The Maryland Zoo in Baltimore is excited to announce the debut of three pink-backed pelicans (Pelecanus rufescens) which are now making their home at Penguin Coastalongside the Zoo’s colony of African penguins and the white-breasted cormorants “Plato, Penelope and Pandora were hatched at Disney’s Animal Kingdom and are seven-months-old,” said Jen Kottyan, avian collection and conservation manager. “We are really thrilled to welcome them to Penguin Coast — they will make a colorful addition to the exhibit.”
Native to Central and South Africa, as well as Southwest Arabia, the pink-backed pelican sports plumage that is white, grey and pink with dark grey wing tips. Young are similar to adults but browner with only faint pink coloration. “As these three are still juveniles, they have not become ‘pink-backed’ just yet,” said Kottyan. “The feather coloration will change as they mature.” They inhabit coastal and wetlands areas, and will share habitat with penguins and cormorants in the wild.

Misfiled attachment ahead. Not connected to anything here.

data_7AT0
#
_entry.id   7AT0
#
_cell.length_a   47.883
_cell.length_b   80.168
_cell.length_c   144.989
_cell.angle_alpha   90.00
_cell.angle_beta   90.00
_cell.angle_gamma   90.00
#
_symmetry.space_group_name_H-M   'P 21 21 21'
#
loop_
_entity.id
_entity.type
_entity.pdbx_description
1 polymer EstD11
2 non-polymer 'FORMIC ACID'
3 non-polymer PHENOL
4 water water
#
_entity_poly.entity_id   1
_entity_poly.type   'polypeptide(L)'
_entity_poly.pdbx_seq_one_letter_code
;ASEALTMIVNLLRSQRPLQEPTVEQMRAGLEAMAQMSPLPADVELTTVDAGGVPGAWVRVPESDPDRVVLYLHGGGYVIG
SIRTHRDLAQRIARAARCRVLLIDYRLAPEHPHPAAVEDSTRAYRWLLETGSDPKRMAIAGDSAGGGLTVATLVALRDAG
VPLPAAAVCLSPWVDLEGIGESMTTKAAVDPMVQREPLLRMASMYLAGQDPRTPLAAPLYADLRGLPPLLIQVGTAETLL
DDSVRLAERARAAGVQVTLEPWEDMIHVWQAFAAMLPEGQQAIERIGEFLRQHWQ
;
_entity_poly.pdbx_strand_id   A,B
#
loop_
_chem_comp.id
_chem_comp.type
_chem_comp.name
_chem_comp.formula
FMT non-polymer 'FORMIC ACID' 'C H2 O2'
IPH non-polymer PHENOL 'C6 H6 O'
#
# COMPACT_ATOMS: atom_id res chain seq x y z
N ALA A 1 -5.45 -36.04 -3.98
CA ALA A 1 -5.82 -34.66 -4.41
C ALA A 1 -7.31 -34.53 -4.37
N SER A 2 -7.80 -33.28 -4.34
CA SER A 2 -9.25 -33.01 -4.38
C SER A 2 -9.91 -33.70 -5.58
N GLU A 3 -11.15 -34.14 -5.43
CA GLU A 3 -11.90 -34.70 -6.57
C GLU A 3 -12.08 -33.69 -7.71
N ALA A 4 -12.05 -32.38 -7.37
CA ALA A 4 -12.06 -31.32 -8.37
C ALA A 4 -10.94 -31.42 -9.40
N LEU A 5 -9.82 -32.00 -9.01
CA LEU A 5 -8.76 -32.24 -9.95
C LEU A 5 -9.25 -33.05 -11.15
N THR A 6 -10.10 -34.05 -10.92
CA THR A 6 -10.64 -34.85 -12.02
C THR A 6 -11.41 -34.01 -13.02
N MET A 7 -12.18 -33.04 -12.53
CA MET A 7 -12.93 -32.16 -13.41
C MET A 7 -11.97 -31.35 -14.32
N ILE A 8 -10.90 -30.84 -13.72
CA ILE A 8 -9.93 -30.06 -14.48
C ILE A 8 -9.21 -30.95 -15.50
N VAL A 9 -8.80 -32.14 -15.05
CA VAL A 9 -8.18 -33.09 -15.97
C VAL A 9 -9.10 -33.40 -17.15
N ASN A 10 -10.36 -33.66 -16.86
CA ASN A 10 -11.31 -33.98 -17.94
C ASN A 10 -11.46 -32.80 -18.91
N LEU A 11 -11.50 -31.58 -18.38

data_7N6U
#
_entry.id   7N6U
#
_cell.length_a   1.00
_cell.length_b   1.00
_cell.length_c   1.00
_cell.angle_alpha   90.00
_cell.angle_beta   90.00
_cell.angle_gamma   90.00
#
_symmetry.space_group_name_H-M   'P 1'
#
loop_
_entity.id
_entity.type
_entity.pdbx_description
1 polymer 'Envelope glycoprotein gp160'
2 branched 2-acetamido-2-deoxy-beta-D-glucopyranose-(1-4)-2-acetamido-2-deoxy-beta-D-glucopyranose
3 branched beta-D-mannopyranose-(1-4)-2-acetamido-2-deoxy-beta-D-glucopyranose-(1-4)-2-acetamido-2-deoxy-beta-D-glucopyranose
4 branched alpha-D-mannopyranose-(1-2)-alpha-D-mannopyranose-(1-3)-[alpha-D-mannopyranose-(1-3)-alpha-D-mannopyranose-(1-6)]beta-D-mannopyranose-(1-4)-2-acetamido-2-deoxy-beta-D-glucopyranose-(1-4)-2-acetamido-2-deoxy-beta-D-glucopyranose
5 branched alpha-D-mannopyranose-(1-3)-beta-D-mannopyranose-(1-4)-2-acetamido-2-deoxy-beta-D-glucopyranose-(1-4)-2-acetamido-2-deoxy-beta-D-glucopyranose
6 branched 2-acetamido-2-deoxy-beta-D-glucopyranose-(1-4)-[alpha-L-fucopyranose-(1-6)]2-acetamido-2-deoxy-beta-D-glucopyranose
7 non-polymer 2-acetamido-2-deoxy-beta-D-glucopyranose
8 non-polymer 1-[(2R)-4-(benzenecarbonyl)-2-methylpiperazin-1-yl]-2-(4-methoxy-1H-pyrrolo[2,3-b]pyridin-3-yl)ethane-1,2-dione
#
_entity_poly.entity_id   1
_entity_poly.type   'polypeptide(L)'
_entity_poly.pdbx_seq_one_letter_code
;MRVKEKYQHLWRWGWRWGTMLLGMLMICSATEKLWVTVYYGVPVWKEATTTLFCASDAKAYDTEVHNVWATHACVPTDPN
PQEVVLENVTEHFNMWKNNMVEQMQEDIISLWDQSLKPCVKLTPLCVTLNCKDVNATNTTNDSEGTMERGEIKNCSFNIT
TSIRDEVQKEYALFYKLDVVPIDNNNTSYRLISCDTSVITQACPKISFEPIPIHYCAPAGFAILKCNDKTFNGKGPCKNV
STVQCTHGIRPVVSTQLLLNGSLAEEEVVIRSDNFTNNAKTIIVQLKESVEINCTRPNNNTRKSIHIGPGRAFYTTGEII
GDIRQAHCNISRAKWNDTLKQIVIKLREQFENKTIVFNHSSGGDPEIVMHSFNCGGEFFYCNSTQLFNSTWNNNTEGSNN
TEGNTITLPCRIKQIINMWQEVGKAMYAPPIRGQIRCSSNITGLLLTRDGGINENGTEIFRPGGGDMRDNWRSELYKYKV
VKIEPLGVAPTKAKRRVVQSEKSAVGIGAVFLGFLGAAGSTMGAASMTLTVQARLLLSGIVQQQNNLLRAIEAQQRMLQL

Pelicans are the heaviest of flying birds, and although pink-backed pelicans are one of the smallest pelican species, they can weigh up to 15 pounds and boast an eight-foot wingspan. Their webbed feet make powerful paddles and they thermoregulate body temperature by spreading their wings when hot. A pelican’s bill is very distinctive. The upper part of the beak has ridges along the inside ending in a sharp tip, as well as small, thick nostrils that look like slits along the upper part of the beak. “One of the most recognizable adaptations of the pelican’s bill is the enormous pouch of skin that is fastened to the lower mandible, called the gular pouch, which can hold up to three gallons of water,” noted Kottyan. “The birds use the pouch as a net and only hold the fish in it long enough to squeeze the water out through the corners of its mouth before swallowing its catch.”
Pink-backed pelicans are noted to feed in the mornings and evenings, and Zoo staff will feed the pelicans on exhibit daily as they become acclimated to the habitat.
Share this article